• julian glover star wars the empire strikes back general veers

    Julian Glover ("The Empire Strikes Back") 

    Julian Glover's General Veers is probably the most competent officer available to Darth Vader as wanders the galaxy looking for the Rebels and Luke Skywalker. He'd be decidedly less competent as Grand Maester Pycelle on "Game of Thrones," but decidedly more evil as Nazi collaborator Walter Donovan in "Indiana Jones and the Last Crusade" (you know -- the guy who ages super fast after drinking from the wrong grail).

  • tony cox ewok star wars return of the jedi

    Tony Cox ("Return of the Jedi") 

    In an Ewok suit, you'd never know Tony Cox appeared in "Return of the Jedi." He wouldn't really show off his acting chops until later when he was stealing scenes all over comedies like "Bad Santa," where he was Billy Bob Thornton's much-smarter mall-robbing accomplice/Christmas elf, and "Me, Myself and Irene."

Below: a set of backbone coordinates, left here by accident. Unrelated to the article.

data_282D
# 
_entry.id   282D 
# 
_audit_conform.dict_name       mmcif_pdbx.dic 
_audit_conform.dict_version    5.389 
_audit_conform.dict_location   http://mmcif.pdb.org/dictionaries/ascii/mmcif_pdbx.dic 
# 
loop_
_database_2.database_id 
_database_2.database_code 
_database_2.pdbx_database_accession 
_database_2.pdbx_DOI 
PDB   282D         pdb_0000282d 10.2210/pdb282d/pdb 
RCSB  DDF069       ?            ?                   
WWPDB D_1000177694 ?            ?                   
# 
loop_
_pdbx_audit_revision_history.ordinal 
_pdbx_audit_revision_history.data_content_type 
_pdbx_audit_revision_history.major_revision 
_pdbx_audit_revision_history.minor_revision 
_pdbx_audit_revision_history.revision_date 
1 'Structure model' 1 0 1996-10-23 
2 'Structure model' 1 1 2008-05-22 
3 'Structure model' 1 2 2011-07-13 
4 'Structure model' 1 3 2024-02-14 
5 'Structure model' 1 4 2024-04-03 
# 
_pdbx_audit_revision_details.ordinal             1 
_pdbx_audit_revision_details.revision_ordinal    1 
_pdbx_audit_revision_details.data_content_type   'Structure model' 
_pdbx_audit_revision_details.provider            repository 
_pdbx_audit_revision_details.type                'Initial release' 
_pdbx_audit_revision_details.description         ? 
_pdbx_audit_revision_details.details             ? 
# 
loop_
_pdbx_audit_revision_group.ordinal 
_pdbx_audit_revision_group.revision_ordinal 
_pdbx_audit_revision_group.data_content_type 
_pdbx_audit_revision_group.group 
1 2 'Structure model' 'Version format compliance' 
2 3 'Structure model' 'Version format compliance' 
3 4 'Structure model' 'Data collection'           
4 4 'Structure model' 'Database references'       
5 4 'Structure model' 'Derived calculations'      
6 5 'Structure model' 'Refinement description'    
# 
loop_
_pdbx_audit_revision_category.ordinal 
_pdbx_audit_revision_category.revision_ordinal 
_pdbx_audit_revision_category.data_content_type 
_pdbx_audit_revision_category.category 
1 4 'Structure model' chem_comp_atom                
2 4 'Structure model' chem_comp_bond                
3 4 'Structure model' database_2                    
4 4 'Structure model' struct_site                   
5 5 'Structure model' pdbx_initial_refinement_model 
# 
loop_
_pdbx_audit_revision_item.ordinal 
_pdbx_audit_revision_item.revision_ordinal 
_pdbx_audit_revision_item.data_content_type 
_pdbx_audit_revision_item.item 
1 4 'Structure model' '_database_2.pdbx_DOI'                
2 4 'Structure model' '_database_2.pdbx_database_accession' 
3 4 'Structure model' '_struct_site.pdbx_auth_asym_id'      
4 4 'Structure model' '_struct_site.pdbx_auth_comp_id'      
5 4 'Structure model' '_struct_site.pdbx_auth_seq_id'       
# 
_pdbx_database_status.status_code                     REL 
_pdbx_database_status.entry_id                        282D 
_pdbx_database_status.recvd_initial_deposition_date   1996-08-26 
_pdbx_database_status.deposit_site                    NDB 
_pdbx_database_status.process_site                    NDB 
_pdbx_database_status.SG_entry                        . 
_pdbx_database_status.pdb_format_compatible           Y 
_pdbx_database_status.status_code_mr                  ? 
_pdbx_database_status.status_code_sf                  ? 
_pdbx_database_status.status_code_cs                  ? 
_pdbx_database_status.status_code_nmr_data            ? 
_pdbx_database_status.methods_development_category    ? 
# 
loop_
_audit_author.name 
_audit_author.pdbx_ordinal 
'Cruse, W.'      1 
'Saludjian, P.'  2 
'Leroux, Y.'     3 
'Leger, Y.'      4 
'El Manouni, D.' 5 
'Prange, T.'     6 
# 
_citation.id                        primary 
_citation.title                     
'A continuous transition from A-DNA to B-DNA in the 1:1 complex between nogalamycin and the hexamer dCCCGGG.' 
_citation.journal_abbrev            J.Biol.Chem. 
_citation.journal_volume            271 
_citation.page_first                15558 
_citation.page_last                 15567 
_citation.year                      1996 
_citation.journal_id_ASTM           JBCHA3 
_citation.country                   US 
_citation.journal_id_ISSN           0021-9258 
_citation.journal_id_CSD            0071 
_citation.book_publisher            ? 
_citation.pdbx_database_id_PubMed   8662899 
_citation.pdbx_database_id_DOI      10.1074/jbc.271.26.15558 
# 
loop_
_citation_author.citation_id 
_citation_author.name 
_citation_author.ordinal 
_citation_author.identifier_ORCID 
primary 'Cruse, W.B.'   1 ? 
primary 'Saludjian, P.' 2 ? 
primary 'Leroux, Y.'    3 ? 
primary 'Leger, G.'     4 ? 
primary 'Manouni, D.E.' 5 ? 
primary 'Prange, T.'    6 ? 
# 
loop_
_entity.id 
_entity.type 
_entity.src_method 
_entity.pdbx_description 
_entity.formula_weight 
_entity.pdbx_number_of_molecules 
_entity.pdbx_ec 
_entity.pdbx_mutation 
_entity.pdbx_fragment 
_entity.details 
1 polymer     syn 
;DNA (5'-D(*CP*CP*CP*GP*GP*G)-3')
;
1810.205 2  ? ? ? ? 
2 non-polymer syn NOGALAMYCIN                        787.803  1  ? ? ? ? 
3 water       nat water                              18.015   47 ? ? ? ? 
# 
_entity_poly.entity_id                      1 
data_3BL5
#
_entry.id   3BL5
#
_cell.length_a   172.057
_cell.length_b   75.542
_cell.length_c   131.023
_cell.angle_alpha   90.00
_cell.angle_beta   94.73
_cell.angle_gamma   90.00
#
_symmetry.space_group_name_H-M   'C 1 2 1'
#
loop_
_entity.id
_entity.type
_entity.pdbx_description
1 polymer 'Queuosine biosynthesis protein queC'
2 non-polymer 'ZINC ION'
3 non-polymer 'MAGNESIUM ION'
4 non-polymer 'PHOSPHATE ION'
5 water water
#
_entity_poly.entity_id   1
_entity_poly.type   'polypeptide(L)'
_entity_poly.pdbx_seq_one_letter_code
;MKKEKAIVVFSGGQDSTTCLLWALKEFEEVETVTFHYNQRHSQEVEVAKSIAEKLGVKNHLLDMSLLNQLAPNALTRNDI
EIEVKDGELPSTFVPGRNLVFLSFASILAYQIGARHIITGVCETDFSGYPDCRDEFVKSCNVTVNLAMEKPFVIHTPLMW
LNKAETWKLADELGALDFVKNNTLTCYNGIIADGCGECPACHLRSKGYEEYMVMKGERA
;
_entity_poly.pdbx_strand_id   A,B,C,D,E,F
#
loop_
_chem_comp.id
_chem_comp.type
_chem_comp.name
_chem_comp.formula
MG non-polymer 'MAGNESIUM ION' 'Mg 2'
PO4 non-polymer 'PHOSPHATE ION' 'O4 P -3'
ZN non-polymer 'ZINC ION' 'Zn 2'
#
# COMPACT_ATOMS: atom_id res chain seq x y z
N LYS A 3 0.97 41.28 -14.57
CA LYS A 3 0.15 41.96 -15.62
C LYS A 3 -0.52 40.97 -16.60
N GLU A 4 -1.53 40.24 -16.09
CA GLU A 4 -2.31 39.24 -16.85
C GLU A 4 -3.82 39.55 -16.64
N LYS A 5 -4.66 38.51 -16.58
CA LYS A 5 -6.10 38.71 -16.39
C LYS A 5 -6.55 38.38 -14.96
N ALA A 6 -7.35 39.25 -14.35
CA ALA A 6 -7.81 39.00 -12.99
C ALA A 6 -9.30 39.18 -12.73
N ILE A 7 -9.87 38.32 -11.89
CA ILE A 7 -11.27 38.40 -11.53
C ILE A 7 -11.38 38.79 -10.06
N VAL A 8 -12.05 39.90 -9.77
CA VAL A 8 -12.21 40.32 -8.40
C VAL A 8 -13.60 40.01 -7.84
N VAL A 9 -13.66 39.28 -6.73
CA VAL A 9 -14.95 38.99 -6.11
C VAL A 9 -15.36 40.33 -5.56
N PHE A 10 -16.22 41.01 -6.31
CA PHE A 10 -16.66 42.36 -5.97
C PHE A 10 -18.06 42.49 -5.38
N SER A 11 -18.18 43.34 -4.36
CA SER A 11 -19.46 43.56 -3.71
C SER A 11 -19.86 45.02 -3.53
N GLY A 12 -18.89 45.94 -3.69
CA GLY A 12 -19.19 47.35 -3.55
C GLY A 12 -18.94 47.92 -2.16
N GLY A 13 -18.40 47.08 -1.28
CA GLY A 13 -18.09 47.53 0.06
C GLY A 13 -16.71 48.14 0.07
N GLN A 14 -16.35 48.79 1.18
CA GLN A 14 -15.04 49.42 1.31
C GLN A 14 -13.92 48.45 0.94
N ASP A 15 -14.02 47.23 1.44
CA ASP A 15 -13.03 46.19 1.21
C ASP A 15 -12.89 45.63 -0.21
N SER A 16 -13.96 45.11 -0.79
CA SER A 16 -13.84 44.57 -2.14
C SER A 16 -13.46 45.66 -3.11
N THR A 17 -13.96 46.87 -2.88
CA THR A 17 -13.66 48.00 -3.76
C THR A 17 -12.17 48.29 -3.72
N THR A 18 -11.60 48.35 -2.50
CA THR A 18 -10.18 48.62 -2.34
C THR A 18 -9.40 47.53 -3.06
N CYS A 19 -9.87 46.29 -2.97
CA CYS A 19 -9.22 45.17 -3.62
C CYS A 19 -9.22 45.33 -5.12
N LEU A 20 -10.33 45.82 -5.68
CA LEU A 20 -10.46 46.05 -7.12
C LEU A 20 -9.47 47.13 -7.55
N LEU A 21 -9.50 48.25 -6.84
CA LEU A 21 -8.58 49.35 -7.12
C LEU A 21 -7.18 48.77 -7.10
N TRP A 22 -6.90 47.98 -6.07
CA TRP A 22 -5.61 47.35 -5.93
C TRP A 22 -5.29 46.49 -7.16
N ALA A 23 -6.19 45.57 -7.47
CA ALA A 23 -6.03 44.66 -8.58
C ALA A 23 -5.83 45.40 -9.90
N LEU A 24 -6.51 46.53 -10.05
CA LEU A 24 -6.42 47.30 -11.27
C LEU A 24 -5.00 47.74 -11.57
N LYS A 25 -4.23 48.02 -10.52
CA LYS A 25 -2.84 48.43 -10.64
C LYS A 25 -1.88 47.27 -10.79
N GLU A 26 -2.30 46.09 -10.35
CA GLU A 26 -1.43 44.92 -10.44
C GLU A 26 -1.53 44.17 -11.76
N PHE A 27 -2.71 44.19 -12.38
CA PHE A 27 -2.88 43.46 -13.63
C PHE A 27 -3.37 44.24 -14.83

• droopy mccool deep roy star wars return of the jedi

    Deep Roy ("Return of the Jedi") 

    It's easiest to remember Deep Roy in the Johnny Depp-starring "Charlie and the Chocolate Factory," since Roy played every orange oompa-loompa in that movie. In "Return of the Jedi," he was both an Ewok and the puffy alien band member Droopy McCool in Jabba's Palace. Deep Roy also worked on "The Empire Strikes Back," acting as a stand-in for the muppet Yoda.

  • keira knightley handmaiden decoy queen star wars episode i the phantom menace

    Keira Knightley (“The Phantom Menace”) 

    Knightley wasn’t just any handmaiden in “The Phantom Menace” — she was the handmaiden. Serving as the decoy for the real queen, Knightley was the actress people thought was Amidala for half the movie, before Natalie Portman’s Padmé revealed her true identity.

  • phantom menace darth maul

    Peter Serafinowicz ("The Phantom Menace")